Tap water in neti pots behind two brain-eating amoeba deaths in 2011, investigation finds
Typically, people contract the amoeba from swimming in warm freshwater lakes and rivers since the organism thrives in warm temperatures. However, the victims - a 28-year-old man and a 51-year-old woman from Louisiana - had not been near freshwater. The only thing they had in common was that they both routinely used the tap water with neti pots. Further tests on their home plumbing came back positive for the amoeba, although the city's water distribution systems' tests came back negative. The bacteria was found in a tankless water heater in the man's home and in the bathroom sink and faucet tub of the woman's home.
The investigation was published in the Aug. 22 issue of Clinical Infectious Diseases.
According to the Centers for Disease Control and Prevention, Naegleria fowleri causes brain swelling and death. Symptoms of infection start about five days after the amoeba is ingested. First symptoms may include headache, fever, nausea or vomiting, followed by stiff neck, confusion, lack of attention to people and surroundings, loss of balance, seizures and hallucinations.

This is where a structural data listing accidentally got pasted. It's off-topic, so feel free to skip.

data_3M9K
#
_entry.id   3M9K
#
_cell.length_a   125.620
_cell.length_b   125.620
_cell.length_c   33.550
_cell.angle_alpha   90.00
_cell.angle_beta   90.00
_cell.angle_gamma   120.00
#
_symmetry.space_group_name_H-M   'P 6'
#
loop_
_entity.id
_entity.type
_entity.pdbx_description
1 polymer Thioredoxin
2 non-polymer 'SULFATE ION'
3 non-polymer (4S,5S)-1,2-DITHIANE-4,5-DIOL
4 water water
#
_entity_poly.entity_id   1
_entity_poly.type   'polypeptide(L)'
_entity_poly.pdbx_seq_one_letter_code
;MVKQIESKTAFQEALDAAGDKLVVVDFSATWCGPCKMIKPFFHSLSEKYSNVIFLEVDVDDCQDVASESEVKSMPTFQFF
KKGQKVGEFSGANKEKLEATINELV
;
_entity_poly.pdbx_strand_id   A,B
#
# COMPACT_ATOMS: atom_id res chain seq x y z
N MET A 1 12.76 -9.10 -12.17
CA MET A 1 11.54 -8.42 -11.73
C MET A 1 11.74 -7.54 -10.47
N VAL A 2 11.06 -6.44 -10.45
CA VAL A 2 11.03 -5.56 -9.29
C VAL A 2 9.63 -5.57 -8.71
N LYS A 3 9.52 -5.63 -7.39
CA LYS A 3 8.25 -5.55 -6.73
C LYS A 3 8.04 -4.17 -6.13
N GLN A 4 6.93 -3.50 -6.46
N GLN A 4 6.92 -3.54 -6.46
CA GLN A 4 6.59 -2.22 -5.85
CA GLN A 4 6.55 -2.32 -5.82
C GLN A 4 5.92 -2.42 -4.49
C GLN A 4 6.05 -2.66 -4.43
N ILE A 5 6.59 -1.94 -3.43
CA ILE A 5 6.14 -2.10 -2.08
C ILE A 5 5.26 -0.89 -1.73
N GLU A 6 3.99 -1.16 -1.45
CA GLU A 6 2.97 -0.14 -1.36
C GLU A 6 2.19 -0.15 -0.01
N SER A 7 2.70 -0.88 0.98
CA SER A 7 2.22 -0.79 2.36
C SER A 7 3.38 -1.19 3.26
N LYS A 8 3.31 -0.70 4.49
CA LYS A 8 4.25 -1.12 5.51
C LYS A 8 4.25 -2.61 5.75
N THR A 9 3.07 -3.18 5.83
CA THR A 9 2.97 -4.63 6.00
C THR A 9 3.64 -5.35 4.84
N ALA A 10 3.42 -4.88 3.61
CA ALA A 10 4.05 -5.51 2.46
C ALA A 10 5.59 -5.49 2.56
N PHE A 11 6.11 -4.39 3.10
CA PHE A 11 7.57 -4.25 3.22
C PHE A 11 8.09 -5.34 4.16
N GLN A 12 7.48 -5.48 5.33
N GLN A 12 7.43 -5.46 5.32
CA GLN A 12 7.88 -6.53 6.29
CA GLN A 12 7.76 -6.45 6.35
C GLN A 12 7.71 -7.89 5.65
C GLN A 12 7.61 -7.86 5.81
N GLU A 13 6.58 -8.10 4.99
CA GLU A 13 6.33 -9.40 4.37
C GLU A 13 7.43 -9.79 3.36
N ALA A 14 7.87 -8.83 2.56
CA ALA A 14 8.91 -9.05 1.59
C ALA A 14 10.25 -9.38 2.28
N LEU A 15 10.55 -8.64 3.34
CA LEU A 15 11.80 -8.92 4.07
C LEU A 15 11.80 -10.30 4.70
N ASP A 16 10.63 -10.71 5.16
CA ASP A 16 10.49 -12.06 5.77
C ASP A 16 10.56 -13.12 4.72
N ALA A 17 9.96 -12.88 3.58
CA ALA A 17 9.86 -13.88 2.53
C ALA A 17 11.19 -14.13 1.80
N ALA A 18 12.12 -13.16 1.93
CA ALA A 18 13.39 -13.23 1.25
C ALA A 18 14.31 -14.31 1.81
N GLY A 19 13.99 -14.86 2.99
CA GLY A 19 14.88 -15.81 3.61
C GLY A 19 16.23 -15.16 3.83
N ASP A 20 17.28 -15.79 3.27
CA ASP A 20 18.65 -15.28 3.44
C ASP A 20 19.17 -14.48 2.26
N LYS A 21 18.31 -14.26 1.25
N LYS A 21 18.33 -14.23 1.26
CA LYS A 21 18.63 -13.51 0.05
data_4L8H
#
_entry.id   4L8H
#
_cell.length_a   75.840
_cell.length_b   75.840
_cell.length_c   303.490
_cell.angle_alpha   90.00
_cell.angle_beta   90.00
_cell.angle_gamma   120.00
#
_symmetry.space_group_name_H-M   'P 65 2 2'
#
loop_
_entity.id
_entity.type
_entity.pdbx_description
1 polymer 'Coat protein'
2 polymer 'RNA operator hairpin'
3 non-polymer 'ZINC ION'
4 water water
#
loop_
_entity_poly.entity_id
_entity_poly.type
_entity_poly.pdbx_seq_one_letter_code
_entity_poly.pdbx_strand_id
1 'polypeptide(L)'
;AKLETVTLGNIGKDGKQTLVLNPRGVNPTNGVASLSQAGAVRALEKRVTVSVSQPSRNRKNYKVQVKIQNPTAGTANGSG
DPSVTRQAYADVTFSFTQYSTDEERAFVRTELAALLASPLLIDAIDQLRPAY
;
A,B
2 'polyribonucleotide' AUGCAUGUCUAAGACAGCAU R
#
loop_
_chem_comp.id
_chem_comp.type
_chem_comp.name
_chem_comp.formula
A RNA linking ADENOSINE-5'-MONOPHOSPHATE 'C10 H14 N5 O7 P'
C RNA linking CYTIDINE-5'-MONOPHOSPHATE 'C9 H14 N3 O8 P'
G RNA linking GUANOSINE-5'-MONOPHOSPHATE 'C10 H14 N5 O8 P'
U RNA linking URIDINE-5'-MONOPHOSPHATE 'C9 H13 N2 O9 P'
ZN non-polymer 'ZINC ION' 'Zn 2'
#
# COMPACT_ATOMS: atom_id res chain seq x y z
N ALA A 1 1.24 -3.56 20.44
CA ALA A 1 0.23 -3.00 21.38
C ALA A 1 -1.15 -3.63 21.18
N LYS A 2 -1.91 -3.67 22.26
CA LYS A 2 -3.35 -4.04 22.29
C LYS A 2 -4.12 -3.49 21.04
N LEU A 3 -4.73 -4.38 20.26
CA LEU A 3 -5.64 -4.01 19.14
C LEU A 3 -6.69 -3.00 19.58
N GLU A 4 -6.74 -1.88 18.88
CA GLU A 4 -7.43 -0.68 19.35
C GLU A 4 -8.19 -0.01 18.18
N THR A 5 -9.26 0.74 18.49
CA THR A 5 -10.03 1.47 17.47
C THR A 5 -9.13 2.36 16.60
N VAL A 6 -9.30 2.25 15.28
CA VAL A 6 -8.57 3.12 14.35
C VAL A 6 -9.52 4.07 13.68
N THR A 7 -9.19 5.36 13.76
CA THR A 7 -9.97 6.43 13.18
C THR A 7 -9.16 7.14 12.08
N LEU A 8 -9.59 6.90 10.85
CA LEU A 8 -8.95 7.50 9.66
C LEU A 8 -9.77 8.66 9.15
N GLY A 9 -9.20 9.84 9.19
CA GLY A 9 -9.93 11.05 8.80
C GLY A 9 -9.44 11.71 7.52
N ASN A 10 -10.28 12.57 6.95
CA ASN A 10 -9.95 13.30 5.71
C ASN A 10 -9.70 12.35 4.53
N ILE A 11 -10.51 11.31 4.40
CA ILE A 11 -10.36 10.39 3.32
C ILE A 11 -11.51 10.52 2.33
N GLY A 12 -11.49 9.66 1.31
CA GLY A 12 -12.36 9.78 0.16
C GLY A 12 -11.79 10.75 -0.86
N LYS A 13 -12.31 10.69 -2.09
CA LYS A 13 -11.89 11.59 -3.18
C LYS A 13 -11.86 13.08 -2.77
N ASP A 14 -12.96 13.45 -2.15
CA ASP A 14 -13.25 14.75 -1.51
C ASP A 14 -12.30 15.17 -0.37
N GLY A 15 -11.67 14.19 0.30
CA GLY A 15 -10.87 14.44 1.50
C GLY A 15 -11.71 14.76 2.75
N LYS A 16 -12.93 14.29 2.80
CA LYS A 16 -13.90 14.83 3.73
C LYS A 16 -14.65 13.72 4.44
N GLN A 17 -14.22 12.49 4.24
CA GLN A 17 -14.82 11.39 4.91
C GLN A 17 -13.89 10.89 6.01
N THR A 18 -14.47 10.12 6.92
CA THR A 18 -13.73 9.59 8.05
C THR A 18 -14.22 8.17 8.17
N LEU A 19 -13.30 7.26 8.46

Death - which occurs in 99 percent of cases - happens within five days. Only one person out of the 123 infected individuals in the U.S. from 1962 to 2011 has ever survived, according to the CDC. While drugs have been successful in treating the disease in the laboratory, there has been limited to no success in treating people who have been infected. The CDC says it is also important to note that contracting the bacteria is rare: Only 32 reported infections have happened in the decade between 2002 and 2011 despite millions of people being exposed to sources of water where the amoeba could survive, the agency said.
What makes using the neti pot use and swimming in fresh water especially dangerous is that while stomach acid can kill the organism if it is swallowed, the amoeba can stay alive in nasal passages.
The Food and Drug Administration (FDA) has issued warnings about rinsing sinuses with tap water due to the improper use of neti pots. While Dr. Steven Osborne, a medical officer in FDA's Center for Devices and Radiological Health (CDRH), said that usually neti pots are safe and useful, the water that goes in the device can be contaminated. Using distilled or sterile water, water passed through a filter with an absolute pore size of 1 micron or smaller or boiling the water for three to five minutes and then cooling it until it is lukewarm can help get rid of unwanted organisms. Making sure the neti pot is completely dry and cleaning it with the safe water listed above can also help prevent infection.
"Most important is the source of water. Some tap water contains low levels of organisms, such as bacteria and protozoa, including amoebas, which may be safe to swallow because stomach acid kills them," the FDA said in a statement.
Brain-eating amoeba: How to stay safe from Naegleria fowleri
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